Q. Do you find you're having to work harder to get to the semifinals of Slams than maybe a year or two ago?

MARTINA HINGIS: I think I had a quite good draw. The match against Arantxa was probably tougher than expected, but the one today was easier than it came out. And I think I'm just playing well here, I feel confident, and also -- I have a reason to. I played well in the last two, three tournaments, so I feel good. Whoever's going to be there on the other side, just try to win.

Q. Could you talk again specifically about the wind, how you use the wind versus some players, particularly today?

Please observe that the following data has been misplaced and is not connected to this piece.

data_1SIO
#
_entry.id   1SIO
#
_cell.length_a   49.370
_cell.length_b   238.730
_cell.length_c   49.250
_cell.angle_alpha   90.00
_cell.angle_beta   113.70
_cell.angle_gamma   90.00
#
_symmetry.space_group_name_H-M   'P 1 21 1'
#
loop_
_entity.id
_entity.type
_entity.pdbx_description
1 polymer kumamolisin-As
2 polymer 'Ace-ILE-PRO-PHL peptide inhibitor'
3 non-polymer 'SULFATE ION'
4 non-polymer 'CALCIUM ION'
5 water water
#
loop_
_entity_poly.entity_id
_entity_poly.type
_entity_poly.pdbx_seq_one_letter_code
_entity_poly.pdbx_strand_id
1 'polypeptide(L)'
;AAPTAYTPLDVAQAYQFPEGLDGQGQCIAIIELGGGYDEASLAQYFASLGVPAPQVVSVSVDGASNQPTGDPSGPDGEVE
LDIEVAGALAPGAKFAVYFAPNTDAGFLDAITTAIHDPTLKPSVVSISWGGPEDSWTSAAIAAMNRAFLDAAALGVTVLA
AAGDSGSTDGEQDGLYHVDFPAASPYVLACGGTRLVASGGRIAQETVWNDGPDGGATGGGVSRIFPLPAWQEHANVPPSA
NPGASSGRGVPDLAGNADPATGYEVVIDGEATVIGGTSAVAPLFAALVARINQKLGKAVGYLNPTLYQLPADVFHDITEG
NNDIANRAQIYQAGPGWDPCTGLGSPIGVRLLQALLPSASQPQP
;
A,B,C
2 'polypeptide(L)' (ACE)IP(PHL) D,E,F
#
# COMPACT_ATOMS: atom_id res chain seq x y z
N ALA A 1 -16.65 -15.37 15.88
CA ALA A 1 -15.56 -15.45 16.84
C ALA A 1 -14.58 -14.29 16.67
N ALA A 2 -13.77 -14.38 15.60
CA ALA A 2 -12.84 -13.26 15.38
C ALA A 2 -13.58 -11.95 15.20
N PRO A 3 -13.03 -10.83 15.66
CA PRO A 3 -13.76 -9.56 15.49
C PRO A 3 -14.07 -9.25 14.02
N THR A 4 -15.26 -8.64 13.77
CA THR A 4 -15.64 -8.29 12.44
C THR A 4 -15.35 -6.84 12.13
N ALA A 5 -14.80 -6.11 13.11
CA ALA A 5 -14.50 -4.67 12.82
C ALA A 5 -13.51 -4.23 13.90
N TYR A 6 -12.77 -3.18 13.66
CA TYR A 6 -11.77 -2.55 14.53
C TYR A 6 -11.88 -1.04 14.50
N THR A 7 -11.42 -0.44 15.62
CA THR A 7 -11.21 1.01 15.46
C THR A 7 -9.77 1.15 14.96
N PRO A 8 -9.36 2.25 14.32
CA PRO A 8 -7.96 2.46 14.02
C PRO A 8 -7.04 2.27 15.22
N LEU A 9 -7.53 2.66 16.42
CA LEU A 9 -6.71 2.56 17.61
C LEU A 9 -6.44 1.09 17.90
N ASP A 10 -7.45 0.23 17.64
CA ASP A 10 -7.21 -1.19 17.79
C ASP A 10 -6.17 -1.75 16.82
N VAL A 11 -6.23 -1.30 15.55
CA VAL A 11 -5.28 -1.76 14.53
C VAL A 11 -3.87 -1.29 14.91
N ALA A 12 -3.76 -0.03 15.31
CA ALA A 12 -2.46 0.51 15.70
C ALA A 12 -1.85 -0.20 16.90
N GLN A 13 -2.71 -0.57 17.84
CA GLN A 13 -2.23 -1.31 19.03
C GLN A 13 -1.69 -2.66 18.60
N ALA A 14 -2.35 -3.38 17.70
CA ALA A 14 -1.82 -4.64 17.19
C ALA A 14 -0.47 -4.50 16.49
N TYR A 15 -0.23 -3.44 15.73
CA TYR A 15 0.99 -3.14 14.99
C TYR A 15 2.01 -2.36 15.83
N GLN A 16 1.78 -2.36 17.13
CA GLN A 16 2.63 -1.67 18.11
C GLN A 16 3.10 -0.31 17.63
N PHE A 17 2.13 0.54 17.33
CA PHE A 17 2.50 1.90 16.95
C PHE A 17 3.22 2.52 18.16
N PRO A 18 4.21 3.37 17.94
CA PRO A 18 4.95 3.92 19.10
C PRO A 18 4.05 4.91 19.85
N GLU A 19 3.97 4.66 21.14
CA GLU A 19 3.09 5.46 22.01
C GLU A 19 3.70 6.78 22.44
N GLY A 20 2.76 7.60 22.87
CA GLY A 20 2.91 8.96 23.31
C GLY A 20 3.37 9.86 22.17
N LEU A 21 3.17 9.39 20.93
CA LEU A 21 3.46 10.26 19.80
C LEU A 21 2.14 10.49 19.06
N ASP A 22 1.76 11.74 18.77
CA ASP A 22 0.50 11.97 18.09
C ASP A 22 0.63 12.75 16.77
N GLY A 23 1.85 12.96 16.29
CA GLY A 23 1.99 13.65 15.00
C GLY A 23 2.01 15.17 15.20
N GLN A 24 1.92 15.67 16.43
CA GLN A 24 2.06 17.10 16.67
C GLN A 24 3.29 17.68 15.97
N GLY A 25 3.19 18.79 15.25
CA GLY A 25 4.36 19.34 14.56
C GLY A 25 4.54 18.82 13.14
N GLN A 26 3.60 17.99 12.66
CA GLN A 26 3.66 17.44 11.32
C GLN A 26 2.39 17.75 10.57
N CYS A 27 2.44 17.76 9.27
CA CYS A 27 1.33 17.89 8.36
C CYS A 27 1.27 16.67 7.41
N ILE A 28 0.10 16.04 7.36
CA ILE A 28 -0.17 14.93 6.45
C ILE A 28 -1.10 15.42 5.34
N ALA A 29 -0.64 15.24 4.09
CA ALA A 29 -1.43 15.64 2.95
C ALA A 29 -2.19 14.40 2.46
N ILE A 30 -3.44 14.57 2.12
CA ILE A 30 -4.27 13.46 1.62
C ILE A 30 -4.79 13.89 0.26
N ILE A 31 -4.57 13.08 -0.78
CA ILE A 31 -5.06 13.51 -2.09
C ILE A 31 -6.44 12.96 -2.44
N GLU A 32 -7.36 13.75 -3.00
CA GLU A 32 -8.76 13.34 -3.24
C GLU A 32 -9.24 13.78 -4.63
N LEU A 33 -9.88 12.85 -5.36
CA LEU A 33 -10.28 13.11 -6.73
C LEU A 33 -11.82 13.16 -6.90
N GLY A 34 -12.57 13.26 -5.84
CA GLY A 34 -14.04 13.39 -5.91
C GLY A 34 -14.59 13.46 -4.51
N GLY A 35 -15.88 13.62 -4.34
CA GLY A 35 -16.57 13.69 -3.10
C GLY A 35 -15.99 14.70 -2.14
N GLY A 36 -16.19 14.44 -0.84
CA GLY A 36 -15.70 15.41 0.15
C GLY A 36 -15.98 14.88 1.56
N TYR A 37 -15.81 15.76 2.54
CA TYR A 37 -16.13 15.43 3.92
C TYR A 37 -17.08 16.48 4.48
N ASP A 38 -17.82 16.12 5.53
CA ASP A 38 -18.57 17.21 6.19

MARTINA HINGIS: Oh, if you play with the wind, you spin the ball more and keep it, you know, in the game, basically, because you know the other can't really hurt you that much. It's only if she's going for the lines for a winner, but it's hard if you put a little bit topspin on it. You basically can't do anything against the wind. Against the wind, you just hit as hard as you can, you know. It also depends a lot on the serve. And I think I just served a lot better, focused on that more today than the other matches.

Q. You said that you wouldn't be the No. 1 player if you didn't think a lot out there on the court. Could you take a moment and just talk about your approaches to the mental side of the game, what you think your strongest mental side is, describe the forehand, finding weaknesses.